TechBasic Network Principles - A Supplement to BYOB #35

Basic Network Principles – A Supplement to BYOB #35


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In BYOB podcast #35 we talk about basic networking principles and some core concepts you should know about when building or working on your home network. Check out this short sermon while you are listening to BYOB #35.

Basic Network Principles – A Supplement to BYOB #35

You can download and listen to the show here

A NIC, a MAC, a Frame and a Packet walk into a bar…

A computer on your network is connected via a NIC, or Network Interface Controller. The NIC is the part of the computer where the network cable plugs in to. When your PC wants to send data, the NIC converts that data to a FRAME and sends the data through the cable. A frame consists of a Destination Address, a Source Address and then the data. In data networking, the concept of Media Access Control protocol, or MAC, provides a unique ID (or address) for each device. The address is 48-bit and symbolized by three, four hexadecimal groups. This address does not tell the actual location of your device, it just tells the unique MAC ID.

Basic Network Principles – A Supplement to BYOB #35

With these MAC addresses our NIC can create a frame. Once the frame is sent another NIC will see its own MAC address on the frame and then accept the frame also seeing the address of the sender. This is a very basic description but it suits us for the show.

If you are sending data to another network your NIC makes a packet. A packet is different than a frame in that it also includes the Destination and Source Network Address in addition to the MAC addresses. The one thing to note is that the MAC address will change as it goes across networks. The network address will stay the same.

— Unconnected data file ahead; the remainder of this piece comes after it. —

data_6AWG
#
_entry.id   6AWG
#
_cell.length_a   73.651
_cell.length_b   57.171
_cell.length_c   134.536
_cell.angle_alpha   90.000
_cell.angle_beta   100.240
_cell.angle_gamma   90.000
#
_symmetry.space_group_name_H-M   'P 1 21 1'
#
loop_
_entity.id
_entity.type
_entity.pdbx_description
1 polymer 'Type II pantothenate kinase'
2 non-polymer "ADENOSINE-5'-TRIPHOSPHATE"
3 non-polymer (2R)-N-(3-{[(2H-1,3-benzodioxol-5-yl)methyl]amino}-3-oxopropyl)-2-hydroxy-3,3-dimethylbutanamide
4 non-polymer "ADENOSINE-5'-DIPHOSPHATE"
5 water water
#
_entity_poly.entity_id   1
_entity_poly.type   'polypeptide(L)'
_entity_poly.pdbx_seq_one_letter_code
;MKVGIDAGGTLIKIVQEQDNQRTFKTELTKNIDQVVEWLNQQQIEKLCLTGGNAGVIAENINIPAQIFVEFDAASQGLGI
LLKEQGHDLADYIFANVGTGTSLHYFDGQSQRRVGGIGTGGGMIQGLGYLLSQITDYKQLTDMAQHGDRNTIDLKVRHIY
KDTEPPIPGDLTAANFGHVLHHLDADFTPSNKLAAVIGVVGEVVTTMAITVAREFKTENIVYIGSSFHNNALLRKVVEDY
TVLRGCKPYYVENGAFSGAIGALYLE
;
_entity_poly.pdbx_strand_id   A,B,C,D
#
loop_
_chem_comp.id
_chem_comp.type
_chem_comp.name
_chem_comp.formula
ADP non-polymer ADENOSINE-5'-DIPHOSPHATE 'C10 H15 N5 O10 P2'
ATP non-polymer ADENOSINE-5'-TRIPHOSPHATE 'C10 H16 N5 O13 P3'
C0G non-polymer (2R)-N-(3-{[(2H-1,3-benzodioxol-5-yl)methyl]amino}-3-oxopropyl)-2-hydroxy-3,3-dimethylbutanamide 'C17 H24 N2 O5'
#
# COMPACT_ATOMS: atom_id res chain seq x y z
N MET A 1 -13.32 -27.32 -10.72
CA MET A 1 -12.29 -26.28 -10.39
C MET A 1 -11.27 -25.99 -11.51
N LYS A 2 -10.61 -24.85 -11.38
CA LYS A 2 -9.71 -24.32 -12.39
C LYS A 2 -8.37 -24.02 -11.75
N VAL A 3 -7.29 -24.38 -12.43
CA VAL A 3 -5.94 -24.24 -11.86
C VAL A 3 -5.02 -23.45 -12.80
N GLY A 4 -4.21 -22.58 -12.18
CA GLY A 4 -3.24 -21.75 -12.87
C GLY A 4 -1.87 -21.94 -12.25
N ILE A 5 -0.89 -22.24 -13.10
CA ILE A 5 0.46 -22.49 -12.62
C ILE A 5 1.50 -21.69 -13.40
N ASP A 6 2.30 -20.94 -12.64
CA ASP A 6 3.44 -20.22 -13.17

Fast Ethernet

The Fast Ethernet was introduced in 1995. This standard is at 100 Mbit/s. Remember that when we talk Mbit/s that the number needs to be divided by 8 to get megabytes. For example, I get 30 Mbit/s download from my ISP which equates to 3.75 megabytes per second download. This conversion means that the highest theoretical speed in a 100 Mbit/s network is 12.5 megabytes per second. In reality you would be lucky to get 75% of that.

Gigabit Ethernet

Finalized in 1998, Gigabit Ethernet is the now becoming mainstream for desktop PC manufacturers and for home enthusiasts around the world. 1000BASE-T, as the copper wiring spec is known, actually uses all four cable pairs to transmit data in both directions. The speed of Gigabit is 1,000 Mbit/s which converts to 125 megabytes per second. Again, you will never get that max number and will settle for up to 80% or so.

Network Cabling

Cat 5e cable is used for Fast Ethernet although you can get away with using it for Gigabit. Cabling for Cat 5e can go 328 feet.

Cat 6 Cable is used for Fast, Gigabit and even 10-Gigabit Ethernet. Cabling for Cat 6 can go 300 feet while 10-Gigabit lengths are limited to 180 feet. This is more than enough for any enthusiast listening to this show.

Switches and cables all look the same so make sure you verify your equipment. In my network all blue cables are 100 while all yellow are Gigabit.